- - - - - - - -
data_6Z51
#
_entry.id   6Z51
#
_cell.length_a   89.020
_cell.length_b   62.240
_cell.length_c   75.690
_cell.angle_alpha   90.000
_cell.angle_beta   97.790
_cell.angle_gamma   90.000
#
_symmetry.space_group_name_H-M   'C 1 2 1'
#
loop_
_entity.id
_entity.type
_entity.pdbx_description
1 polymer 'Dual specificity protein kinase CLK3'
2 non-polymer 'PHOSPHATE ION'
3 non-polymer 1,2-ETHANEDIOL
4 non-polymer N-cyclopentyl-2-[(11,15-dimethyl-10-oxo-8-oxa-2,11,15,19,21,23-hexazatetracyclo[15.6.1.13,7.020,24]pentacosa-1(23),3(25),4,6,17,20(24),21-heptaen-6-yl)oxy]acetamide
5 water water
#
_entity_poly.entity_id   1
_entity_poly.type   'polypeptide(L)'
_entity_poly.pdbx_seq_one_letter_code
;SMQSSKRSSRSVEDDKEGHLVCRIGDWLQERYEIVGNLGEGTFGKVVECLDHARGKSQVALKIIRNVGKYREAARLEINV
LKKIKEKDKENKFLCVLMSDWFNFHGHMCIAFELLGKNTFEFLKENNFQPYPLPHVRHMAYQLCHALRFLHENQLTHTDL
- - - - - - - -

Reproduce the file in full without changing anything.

data_6Z51
#
_entry.id   6Z51
#
_cell.length_a   89.020
_cell.length_b   62.240
_cell.length_c   75.690
_cell.angle_alpha   90.000
_cell.angle_beta   97.790
_cell.angle_gamma   90.000
#
_symmetry.space_group_name_H-M   'C 1 2 1'
#
loop_
_entity.id
_entity.type
_entity.pdbx_description
1 polymer 'Dual specificity protein kinase CLK3'
2 non-polymer 'PHOSPHATE ION'
3 non-polymer 1,2-ETHANEDIOL
4 non-polymer N-cyclopentyl-2-[(11,15-dimethyl-10-oxo-8-oxa-2,11,15,19,21,23-hexazatetracyclo[15.6.1.13,7.020,24]pentacosa-1(23),3(25),4,6,17,20(24),21-heptaen-6-yl)oxy]acetamide
5 water water
#
_entity_poly.entity_id   1
_entity_poly.type   'polypeptide(L)'
_entity_poly.pdbx_seq_one_letter_code
;SMQSSKRSSRSVEDDKEGHLVCRIGDWLQERYEIVGNLGEGTFGKVVECLDHARGKSQVALKIIRNVGKYREAARLEINV
LKKIKEKDKENKFLCVLMSDWFNFHGHMCIAFELLGKNTFEFLKENNFQPYPLPHVRHMAYQLCHALRFLHENQLTHTDL